You’ve been one of the fortunate ones — you have new hires to onboard at your organization. But business is moving fast, and you have metrics to hit. How do you integrate your new employees into your established team? The best teams know how to onboard successfully, and with these six tips, you’ll be among them.
1. Create a Plan
Just like any effort, a plan makes your chances of success more likely. Review your existing onboarding experience to identify adjustments you’re interested in implementing. Develop a timeline, identify key stakeholders, and create goals.
Use onboarding templates and checklists to create a uniform experience for your current and new staff members. Reinforce their use to keep the experience consistent for team members. Offer feedback opportunities and review cycles to ensure they continue to serve your needs.
2. Understand the Employee You’re Onboarding
The needs of a call center representative will differ from those of a developer. Create specific paths for departments and job types that provide the right support for the job. While certain overarching details like company policies and procedures will be relevant for every employee, job-specific onboarding is key.
Meet with managers to identify technology and internal information that need to be included in the onboarding process. This effort will require time and thought, as some information can be hard to convey, especially from long-time team members. Dedicate time to discuss the details of each role to create a great onboarding experience.
3. Introduce the Team in Formal and Informal Settings
Identify team members your new staff member will interact with regularly. These individuals will include direct team members as well as cross-functional partners. If you’re in-office, walk around the workspace and introduce folks in a low-stress environment.
If you’re remote, set brief introductory meetings with your new employee and assign them an onboarding partner. The partner will be able to provide introductions to other team members and nudge the conversation along.
Consider taking the team out to lunch early on in your new employee’s tenure. These off-site events can allow people to relax and incite lively discussion. As your team members get to know one another, these casual encounters can bolster trust, which is a long-term advantage.
4. Take Time for Tech
Tech can be one of the biggest headaches for employees. Review the new team member’s tech needs. Ensure that your IT service desk has access to the right equipment and software before the employee’s first day. Nothing is more frustrating than not being able to be productive when you sit down at your new desk. Avoid this productivity killer by creating checklists for IT needs unique to each job description.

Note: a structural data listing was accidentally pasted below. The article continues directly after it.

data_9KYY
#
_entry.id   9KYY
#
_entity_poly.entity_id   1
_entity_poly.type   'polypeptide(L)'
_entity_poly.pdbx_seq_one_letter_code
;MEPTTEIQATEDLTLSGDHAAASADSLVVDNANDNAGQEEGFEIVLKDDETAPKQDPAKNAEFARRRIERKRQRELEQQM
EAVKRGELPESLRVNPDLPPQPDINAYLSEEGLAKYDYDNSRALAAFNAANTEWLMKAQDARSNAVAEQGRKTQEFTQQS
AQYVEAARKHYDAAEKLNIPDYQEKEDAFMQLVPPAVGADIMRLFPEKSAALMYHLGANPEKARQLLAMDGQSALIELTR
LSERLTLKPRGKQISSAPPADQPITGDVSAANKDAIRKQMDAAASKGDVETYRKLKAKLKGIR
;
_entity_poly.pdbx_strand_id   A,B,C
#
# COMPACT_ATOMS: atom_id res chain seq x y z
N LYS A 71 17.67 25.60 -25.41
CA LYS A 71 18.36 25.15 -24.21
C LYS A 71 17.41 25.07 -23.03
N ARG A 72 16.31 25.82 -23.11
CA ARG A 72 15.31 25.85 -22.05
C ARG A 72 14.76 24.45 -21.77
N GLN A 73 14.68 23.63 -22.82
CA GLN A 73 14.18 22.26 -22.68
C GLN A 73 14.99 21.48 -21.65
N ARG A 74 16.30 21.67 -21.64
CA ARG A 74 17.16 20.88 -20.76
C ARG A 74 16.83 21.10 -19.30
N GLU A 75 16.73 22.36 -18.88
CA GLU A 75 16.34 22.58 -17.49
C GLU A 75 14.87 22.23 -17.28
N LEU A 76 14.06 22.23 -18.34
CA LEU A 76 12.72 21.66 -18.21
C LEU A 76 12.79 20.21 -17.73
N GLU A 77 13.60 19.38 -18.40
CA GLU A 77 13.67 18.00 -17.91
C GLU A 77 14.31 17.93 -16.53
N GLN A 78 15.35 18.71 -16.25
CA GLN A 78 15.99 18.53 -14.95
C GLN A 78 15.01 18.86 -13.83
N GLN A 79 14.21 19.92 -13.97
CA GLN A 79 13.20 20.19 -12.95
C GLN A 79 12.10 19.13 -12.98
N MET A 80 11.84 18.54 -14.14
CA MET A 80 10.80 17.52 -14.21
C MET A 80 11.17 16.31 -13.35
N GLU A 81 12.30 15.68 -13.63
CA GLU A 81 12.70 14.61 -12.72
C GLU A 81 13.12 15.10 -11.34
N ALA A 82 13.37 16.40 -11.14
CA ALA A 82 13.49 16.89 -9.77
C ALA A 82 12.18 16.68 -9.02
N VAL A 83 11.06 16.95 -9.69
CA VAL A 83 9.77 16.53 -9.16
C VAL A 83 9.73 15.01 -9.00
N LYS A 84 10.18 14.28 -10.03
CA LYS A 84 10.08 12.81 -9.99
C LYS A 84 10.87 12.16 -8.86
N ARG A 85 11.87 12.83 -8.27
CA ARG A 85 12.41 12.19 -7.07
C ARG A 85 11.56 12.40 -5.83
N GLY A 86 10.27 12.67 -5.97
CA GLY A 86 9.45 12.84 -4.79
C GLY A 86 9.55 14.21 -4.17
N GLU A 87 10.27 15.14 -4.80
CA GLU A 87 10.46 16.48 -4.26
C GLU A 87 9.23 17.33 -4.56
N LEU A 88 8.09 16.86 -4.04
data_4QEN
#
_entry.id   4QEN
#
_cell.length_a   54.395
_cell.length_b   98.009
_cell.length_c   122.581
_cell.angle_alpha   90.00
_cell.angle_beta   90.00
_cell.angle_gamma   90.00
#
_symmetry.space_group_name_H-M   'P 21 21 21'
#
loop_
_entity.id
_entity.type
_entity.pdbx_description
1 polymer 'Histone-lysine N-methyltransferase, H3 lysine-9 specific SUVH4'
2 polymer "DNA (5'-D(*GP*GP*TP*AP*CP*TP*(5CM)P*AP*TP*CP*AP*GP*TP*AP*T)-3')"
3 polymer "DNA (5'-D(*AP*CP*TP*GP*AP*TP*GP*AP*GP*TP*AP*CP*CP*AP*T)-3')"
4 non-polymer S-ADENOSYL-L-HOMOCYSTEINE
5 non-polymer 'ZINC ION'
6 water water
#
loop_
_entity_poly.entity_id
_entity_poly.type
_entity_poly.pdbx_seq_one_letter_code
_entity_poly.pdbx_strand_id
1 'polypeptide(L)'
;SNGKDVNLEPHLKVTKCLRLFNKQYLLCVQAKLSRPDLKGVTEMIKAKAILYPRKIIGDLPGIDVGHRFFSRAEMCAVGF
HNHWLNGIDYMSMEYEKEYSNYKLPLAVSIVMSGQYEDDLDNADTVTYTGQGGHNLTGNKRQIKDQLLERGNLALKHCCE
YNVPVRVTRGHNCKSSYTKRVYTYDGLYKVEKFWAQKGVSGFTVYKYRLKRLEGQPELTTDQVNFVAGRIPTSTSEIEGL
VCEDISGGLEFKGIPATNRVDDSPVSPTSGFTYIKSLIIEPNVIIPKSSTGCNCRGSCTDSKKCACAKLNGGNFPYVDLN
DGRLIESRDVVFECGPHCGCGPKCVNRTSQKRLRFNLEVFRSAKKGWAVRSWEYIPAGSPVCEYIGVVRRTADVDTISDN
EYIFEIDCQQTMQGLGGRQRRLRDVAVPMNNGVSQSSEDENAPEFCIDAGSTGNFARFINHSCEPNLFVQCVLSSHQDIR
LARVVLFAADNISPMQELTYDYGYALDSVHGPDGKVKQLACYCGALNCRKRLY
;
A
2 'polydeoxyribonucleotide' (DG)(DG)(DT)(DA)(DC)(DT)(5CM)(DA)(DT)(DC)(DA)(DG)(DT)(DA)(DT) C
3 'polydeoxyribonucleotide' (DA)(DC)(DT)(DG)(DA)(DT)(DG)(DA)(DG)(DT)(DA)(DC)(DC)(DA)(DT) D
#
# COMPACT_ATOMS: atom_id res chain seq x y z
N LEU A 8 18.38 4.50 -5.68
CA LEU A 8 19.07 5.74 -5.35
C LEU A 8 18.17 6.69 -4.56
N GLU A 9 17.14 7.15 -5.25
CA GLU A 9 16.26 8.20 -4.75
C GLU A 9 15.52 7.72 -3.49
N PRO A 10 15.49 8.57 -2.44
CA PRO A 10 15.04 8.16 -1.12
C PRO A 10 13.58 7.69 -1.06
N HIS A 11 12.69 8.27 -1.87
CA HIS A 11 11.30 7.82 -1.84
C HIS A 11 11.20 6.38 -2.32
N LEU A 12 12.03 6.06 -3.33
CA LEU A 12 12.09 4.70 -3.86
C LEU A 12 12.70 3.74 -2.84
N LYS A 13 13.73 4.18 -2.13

If your organization struggles with procurement and licensing, work with your team to address these issues. Build-in time to get needed equipment and for training new colleagues. Create a training schedule for tool usage and brand guidelines. Your recent hires will be more confident and productive thanks to your efforts.
5. Prioritize Culture
Culture, when done right, is more than just a buzzword. Integrate your new team member with your company culture, affinity groups, and purpose. Their onboarding partner can support them in learning the culture. You may even want to designate an individual who is outside of the newbie’s core working group. A cross-functional partner will help build relationships outside of their usual team and can expose them to different ideas.
If you have groups that might interest your new team member, give them a tour of the offerings you provide. Take a leap of faith and proactively assign some of your more general groups to give them exposure. Ask about their experience and make it easy for them to explore what else is offered.
6. Check In Often
We’re all busy, and it’s easy to assume that others pick up new information in the same way we do. Don’t make this mistake with your new team member. Poor onboarding experiences can sometimes make or break an employee’s perspective on your organization. Avoid disengagement or a quick exit by checking in often.
Set expectations for managers, onboarding partners, and other team members on how and when they check-in. Train them adequately to inquire beyond “How are you doing?” Instead, encourage them to learn about their new colleague and ask questions that invite thoughtful answers.
Suggest walking meetings or off-site chats that make it easier for both parties to share their thoughts. Sometimes, team members may be hesitant to provide constructive criticism or honest feedback about disappointments. Work to establish trust and a safe environment that will elicit the most transparent feedback possible.
Intentional Onboarding Can Improve Engagement, Productivity, and Retention
It’s easy to decide to leave a party when you don’t feel included. The same holds true if an employee doesn’t feel welcome or wanted at their organization. Talent today has a wealth of options when it comes to employment, so it’s essential to get your onboarding right.
Work with your HR team, leaders, and staff to understand where your strengths and weaknesses lie. Create a feedback protocol for new employees to share their experiences and provide suggestions for future improvements. With good intentions and clear communications, your colleagues and new employees can begin work on the right foot.